RATIONALE: Provide the who, what, where, why, and how. This section is two or three paragraphs that make your pitch using an “argument” framework. Riley proposes a three-part structure: “Setting the Stage” (relevant background), “Compelling Points” (persuasive facts), and “The Pitch” (how the benefits outlined in the goal and objectives sections will be realized). This section should be about 150 words.
FINANCIALS: Outlines how the Initiative will spend, save, or make money. This section should show your knowledge of the financial aspect of your initiative and your responsibility for money. Putting yourself in the reader’s shoes is the best way to accomplish this. If there isn’t a monetary component to the project, explain that.
STATUS: Where the Initiative stands. Outline what elements are in place and those that are still outstanding. This gives the reader a current picture and can help pave the way by demonstrating early successes, mounting interest, etc. This is the wind-up before the pitch, which comes next.
ACTION: How the reader can help further the Initiative. Make your “ask” clear, precise, and within the specific reader’s capabilities. (This underscores the importance of research and tailoring the proposal to a specific reader or group of readers.)
SIGNATURE and DATE: A signature shows your commitment and conviction. The date shows that the information is up to date.
The sequence is important. The flow of sections is organized to lead the reader from zero knowledge to complete understanding and interest.
What you know already will determine how you prepare to write your one-page proposal. Inventory what you know and what you have, determine what information is lacking, and then use research to fill in the gaps. If you’re an expert on the topic and working with territory you’re already familiar with, the document may come together quickly.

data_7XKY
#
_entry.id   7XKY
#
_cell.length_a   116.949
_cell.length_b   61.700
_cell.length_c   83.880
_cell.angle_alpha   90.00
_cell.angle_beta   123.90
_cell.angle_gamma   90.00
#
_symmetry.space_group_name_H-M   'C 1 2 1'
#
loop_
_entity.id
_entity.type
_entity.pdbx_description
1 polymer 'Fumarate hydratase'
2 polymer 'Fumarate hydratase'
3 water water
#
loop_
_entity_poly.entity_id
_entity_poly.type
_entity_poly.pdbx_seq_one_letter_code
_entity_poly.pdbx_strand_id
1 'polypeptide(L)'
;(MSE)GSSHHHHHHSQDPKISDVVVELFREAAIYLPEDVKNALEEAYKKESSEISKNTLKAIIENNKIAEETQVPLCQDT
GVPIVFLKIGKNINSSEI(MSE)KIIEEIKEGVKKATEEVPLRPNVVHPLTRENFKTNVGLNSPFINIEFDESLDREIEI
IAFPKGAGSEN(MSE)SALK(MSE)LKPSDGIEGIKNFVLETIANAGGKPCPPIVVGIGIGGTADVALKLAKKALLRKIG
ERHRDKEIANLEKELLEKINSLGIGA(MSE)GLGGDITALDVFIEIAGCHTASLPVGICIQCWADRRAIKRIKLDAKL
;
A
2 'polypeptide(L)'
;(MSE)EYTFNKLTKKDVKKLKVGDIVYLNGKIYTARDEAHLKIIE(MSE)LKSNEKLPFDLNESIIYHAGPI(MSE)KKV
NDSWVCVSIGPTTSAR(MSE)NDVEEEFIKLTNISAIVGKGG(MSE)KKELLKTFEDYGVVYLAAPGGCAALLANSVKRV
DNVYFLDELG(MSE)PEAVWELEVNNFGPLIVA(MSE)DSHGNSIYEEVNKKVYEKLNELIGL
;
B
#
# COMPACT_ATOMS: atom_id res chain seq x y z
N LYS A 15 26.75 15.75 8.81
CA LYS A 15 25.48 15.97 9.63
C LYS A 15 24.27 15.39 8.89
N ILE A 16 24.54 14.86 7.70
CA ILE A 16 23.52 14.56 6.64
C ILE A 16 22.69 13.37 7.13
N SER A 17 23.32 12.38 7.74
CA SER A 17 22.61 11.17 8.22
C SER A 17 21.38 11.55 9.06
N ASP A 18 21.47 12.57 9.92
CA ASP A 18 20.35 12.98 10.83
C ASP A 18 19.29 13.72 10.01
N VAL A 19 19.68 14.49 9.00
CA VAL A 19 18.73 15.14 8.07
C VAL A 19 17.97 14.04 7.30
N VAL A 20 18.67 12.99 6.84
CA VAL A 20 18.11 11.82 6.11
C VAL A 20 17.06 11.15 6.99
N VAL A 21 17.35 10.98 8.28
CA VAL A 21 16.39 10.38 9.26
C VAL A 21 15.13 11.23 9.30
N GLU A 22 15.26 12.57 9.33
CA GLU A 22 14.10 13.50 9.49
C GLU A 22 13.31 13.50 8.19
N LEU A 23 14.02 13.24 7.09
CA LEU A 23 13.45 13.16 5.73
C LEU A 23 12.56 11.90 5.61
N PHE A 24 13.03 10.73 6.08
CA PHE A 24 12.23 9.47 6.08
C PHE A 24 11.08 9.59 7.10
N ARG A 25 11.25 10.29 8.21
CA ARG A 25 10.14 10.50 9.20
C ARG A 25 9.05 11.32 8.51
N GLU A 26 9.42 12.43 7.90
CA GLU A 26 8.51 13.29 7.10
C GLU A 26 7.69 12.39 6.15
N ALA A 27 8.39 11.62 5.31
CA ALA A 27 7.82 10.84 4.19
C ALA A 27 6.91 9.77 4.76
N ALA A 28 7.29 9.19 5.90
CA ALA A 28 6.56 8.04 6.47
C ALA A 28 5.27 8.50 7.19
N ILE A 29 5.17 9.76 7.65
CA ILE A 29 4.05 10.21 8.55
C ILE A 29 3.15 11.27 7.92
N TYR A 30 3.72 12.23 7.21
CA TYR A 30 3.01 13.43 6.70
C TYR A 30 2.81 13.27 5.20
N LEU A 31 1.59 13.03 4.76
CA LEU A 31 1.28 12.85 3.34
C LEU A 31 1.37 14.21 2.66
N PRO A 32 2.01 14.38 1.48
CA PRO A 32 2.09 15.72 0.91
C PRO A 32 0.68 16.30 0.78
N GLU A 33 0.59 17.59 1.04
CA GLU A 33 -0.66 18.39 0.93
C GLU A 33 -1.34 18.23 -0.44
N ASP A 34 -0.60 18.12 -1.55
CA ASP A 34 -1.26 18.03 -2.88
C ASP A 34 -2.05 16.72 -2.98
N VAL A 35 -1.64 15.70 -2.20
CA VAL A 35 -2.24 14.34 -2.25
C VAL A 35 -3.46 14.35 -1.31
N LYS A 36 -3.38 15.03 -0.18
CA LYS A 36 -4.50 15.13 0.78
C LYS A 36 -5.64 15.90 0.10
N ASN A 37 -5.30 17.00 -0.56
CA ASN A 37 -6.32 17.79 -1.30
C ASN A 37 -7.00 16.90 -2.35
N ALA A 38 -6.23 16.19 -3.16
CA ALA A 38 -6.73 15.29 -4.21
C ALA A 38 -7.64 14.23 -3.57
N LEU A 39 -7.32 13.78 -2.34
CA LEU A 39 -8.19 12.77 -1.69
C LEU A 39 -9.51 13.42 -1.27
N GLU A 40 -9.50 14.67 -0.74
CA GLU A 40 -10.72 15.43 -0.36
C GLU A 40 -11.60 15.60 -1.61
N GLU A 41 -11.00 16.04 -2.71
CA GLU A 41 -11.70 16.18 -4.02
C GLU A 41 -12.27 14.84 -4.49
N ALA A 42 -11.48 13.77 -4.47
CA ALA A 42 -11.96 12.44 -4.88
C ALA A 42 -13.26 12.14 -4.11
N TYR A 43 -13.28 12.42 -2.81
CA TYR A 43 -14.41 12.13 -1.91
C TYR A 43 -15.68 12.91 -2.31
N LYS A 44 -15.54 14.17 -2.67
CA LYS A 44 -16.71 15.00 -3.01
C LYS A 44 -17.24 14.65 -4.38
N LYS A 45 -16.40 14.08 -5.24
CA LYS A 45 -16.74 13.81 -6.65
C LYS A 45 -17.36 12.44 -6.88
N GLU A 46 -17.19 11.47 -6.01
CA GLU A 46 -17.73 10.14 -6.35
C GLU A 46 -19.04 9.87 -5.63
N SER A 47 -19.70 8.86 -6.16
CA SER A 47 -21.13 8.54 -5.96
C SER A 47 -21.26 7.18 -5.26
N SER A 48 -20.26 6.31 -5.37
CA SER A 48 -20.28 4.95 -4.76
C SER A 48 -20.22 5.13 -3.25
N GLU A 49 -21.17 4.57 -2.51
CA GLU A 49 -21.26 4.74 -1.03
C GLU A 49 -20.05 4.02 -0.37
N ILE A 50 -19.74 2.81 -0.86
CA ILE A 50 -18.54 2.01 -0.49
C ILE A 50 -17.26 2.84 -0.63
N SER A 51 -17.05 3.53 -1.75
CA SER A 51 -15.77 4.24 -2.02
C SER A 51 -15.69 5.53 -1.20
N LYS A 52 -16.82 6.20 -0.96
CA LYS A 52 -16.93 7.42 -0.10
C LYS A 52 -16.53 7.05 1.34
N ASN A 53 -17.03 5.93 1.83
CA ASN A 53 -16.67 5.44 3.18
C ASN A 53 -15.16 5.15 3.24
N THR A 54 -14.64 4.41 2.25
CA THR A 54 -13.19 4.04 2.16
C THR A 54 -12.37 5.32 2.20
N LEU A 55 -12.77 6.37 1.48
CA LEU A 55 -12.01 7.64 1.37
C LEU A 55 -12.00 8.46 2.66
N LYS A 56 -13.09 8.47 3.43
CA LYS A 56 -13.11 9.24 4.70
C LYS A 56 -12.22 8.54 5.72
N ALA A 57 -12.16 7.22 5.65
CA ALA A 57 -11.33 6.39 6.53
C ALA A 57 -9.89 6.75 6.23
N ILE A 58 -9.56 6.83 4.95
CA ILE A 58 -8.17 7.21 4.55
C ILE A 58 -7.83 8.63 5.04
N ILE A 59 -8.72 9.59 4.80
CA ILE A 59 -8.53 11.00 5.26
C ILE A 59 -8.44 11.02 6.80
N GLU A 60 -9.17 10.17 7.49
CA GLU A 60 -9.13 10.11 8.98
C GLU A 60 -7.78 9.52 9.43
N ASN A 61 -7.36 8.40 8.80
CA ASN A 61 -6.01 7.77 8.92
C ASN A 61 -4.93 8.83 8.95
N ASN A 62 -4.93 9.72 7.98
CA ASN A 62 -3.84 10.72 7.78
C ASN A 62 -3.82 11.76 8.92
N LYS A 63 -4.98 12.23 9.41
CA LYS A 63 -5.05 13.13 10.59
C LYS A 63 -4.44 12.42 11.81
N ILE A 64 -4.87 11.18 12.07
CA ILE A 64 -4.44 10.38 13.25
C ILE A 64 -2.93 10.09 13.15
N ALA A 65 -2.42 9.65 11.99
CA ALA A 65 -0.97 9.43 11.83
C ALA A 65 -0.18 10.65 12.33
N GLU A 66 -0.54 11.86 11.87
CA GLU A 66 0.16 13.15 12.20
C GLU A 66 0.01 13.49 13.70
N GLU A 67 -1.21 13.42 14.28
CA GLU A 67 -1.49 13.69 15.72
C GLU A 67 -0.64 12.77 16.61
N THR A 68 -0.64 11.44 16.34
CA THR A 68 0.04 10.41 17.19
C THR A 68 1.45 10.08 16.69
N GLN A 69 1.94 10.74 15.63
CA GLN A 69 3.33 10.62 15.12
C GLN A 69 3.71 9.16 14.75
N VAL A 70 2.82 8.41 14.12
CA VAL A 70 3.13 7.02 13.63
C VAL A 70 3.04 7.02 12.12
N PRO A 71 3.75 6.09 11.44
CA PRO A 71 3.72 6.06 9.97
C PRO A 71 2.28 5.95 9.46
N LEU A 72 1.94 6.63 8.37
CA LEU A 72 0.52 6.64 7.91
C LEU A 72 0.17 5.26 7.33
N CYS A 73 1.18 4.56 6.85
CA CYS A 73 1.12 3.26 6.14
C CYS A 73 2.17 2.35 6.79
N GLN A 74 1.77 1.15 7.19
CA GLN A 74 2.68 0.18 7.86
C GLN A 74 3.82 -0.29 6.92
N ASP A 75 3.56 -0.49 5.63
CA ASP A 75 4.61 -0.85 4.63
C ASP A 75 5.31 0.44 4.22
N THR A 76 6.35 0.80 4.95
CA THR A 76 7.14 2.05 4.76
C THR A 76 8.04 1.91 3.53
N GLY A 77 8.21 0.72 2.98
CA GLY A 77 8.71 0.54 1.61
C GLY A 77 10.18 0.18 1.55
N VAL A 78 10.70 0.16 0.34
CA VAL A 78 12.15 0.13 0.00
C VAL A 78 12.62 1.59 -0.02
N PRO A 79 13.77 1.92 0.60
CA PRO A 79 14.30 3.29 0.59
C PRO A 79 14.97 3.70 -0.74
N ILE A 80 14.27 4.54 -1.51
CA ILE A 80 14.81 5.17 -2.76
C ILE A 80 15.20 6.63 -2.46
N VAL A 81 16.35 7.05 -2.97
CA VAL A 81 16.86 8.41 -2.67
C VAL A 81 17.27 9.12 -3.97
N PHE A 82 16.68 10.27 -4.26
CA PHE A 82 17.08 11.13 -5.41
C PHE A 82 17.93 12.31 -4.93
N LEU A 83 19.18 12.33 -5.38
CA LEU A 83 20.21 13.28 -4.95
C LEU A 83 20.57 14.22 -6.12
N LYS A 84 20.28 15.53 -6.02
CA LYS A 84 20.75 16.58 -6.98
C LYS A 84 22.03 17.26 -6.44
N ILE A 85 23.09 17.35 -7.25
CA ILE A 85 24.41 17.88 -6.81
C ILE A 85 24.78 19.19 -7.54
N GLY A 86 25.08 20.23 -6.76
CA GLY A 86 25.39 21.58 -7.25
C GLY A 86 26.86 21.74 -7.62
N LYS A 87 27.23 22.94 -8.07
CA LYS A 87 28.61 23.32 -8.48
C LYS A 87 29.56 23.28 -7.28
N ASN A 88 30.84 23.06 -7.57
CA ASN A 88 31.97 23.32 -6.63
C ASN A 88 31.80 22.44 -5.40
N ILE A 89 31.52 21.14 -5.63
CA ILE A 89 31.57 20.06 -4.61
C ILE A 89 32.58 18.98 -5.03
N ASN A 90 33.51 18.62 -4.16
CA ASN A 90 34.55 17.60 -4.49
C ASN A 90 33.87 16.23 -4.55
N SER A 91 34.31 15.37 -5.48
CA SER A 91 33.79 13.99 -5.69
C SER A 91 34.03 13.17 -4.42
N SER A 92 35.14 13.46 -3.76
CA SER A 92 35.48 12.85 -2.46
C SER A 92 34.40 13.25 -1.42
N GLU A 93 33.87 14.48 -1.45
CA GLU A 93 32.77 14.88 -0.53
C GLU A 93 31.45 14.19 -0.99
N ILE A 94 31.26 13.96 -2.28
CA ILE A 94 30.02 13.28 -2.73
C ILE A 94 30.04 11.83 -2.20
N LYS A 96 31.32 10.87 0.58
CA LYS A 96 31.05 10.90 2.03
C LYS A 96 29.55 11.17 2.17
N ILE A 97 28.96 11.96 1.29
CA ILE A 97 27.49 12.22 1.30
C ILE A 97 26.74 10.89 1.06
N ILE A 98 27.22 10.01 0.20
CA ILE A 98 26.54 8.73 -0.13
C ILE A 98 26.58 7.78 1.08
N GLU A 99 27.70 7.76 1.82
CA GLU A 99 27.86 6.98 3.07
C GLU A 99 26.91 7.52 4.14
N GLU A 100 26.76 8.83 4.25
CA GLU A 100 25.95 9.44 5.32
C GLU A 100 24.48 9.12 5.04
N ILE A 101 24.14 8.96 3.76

How and what you say will be influenced by the recipient. For an effective proposal, research your recipient and tailor it to their interests and style.
Here are the proposal development process steps Riley suggests:
Step 1: Organize. Before you write, gather and organize what you have on this topic–notes about your thinking, results of prior research–anything you have on the subject. Just about anything is fair game at this point. Narrowing your collection comes later. Organize what you have according to the proposal sections outlined above.
Step 2: Take stock. Focus on one section at a time, take in the content, make a few cuts, and then move on. Don’t randomly hop through the sections, as it will cause confusion and make it more difficult to master each section wholly and quickly.
The thickest bundle of material will go into the folders between “Goals” and “Status.” Don’t worry about the volume of material in those sections at this point. Having everything organized is all that’s needed.
“Title,” “subtitle,” and “action” aren’t research-based sections. Keep some (physical or virtual) paper nearby as you work to jot down potential titles, subtitles, and action sentences, and drop those in the appropriate folders.
Step 3: Prioritize. Make another pass through your folders, arranging your material in each folder from the most important to the least important. You’re creating a sequence of thoughts, which should lead to a logical sequence as you write. Organized this way, you may find it easier to get rid of unimportant items. Get rid of them, but be careful to keep any valuable nuggets.
Step 4: Start writing. You’re now ready to transform your research materials from a stack of prioritized papers into a starter document. Beginning with the “goal” folder (skip the “title” and “subtitle” folders for now), write one sentence for each notable piece of information residing in each folder.
Don’t worry about style or redundancies. Just write a simple sentence summarizing the informational points within your folders. The completed document may look rough, but you will have a list of sentences that flows logically if you’ve prioritized your material well. It’s all about getting words down.
Next, assemble these sentences into paragraphs. The result summarizes your research and notes about goals, objectives, rationale, and financials. This “pre-proposal” document may cover several pages, but that’s okay.
Step 5: Take a break and reflect. At this pre-proposal stage, before heading into the home stretch of crafting the proposal, now would be a good time to reflect on what you have. Review your pre-proposal document and ask: